BROOKE GLADSTONESo, quote, "cancel culture" now possesses a fantastically murky definition on and offline, but its predecessors, the phrases call-out culture and being canceled have long been well defined terms within the black community. In fact, that's what started to bother Washington Post features writer Clyde McGrady. Many words leak from black culture into the mainstream, but what he saw with cancelation was a phrase being turned on its creator. So he decided to go back to the beginning, and what he found wasn't political hyperbole or social anxiety or cultural reckoning. Instead, just a man. Music impresario Nile Rodgers and a bad date and some disco.
CLYDE MCGRADYHe was out on a date with a woman who is being a bit rude to the people at the club where they were. There were some people sitting down at a table that he wanted and she said, you know, "why don't you make these people get up?" And he's a guy with pretty humble beginnings. So he was a bit put off by that and he is like, you know, "that's not how I roll." Sometime later, he's also obsessed with television. He says it's on 24/7 at his house. So he is sitting around thinking about this date and then the lyrics start coming to him "... unsuccessful television shows tend to be canceled." That's the language TV executives use, like we're canceling the show, it's over. So that was the context in which he writes the song, "Your Love is Cancelled."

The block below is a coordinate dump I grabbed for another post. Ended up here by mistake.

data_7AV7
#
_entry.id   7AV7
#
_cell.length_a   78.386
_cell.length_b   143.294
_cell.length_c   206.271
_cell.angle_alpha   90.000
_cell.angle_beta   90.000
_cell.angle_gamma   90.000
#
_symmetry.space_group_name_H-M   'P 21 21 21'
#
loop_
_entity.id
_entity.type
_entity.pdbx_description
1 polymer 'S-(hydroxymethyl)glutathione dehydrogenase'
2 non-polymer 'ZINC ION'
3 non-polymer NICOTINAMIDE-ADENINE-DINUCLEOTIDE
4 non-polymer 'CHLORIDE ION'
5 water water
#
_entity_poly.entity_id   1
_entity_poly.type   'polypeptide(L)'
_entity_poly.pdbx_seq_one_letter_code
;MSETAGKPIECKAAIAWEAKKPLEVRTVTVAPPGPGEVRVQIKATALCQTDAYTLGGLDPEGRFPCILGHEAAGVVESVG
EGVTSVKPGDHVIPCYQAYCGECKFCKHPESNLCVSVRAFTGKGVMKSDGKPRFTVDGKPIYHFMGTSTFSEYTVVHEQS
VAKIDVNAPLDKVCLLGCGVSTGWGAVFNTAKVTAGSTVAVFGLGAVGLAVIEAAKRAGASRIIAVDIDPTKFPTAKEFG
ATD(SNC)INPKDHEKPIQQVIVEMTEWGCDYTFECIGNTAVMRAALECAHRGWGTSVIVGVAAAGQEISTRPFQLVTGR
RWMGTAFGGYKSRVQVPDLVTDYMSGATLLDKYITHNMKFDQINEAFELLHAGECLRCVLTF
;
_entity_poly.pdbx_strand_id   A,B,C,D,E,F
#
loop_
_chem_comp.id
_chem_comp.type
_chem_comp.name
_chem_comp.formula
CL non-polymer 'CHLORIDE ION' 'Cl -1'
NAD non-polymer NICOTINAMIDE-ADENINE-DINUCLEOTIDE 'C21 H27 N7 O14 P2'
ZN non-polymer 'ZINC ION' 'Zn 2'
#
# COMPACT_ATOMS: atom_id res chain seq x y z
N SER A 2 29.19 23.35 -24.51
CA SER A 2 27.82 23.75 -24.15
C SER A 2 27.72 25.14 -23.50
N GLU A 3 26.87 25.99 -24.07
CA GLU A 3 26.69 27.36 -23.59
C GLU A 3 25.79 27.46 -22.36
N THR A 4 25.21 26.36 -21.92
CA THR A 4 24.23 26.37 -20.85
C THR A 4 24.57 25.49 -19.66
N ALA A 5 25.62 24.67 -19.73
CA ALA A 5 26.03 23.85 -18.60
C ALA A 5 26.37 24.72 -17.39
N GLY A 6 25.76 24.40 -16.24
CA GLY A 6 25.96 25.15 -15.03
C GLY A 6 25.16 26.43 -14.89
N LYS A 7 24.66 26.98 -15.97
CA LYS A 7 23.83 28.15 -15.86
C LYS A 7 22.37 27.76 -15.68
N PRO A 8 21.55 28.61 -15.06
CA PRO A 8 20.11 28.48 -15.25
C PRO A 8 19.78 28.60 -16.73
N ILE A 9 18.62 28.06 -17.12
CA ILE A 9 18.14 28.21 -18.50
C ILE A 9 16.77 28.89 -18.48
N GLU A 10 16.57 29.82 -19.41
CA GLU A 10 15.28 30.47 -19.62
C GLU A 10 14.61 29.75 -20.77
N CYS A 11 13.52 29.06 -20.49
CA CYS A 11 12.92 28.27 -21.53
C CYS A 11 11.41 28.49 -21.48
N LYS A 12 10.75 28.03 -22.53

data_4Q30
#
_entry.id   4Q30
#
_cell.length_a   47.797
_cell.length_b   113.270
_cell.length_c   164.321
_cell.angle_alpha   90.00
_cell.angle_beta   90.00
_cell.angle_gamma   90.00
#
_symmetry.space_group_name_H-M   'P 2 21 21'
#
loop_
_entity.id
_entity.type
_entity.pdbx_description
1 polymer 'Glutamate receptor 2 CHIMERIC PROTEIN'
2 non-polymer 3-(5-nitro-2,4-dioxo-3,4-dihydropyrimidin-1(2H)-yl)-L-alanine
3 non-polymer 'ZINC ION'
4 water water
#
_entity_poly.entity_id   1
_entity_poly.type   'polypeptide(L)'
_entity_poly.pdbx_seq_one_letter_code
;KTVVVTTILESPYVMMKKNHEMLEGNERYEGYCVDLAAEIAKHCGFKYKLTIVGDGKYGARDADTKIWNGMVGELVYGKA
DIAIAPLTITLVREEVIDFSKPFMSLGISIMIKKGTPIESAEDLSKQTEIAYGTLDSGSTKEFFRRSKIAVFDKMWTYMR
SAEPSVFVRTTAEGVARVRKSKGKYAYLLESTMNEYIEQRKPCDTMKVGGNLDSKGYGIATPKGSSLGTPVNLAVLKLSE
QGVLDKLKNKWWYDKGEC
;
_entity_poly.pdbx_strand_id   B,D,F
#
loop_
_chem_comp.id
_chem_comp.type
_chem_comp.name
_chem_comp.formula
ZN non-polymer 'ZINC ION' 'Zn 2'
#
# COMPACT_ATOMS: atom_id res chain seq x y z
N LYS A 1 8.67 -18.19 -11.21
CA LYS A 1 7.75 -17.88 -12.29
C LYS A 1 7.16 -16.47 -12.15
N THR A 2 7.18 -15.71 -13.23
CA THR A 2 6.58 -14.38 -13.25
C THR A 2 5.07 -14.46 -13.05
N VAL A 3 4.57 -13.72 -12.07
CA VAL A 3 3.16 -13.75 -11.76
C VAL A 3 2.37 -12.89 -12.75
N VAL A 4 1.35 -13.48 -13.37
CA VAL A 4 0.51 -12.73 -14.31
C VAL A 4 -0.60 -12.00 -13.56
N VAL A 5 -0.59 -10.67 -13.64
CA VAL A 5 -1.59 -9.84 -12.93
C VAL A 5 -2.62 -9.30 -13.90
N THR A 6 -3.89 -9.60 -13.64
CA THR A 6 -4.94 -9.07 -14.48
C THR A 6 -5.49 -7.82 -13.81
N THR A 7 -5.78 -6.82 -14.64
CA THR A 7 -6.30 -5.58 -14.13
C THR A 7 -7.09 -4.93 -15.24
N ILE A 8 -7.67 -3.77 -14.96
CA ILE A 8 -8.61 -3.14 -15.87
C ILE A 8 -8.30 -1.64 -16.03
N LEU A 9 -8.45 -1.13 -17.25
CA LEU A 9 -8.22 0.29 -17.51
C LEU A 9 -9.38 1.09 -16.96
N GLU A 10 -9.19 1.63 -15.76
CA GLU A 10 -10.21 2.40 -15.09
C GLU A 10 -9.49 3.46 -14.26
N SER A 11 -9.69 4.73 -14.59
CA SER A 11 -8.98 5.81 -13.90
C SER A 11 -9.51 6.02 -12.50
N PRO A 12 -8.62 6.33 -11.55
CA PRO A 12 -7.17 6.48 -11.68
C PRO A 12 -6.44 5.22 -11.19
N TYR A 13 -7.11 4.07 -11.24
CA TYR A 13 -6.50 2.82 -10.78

[CHORUS OF "YOUR LOVE IS CANCELLED" PLAYS]
BROOKE GLADSTONEYou say that it wasn't until a while later, like in the 90s, when Barry Michael Cooper, who was a journalist at the time, had been hired to rewrite the screenplay for this gangster classic New Jack City. And it comes up again?
CLYDE MCGRADYI asked Barry Michael Cooper, you know, where did you come up with the line canceled from? And he was like, well, when I was writing the screenplay, I had this playlist, the soundtrack, playing the background to help with his writing process. And one of the songs was "Your Love is Cancelled." He used it in this pivotal scene, the main character, who, as Cooper describes him, is a malignant narcissist drug dealer named Nino Brown, played by Wesley Snipes. He uses this child as a human shield during a shootout. And later on, he goes back to his place and his girlfriend is so distraught and he throws her against the table and he pours champagne on her and he says...
NINO BROWNCancel that b-----, I'll buy another. [END CLIP]
CLYDE MCGRADYCancel that B-word. Barry Michael Cooper really wanted to get at what the drug era had done. And so that scene really brings it home, and it becomes this iconic line. Rappers used it. Like 50 Cent used it in a line. Lil Wayne used it in a line. When it makes the jump in the social media age is in the show Love and Hip Hop. And a producer who is getting into an argument with his girlfriend says “you're canceled,” and it kinda takes off on black Twitter.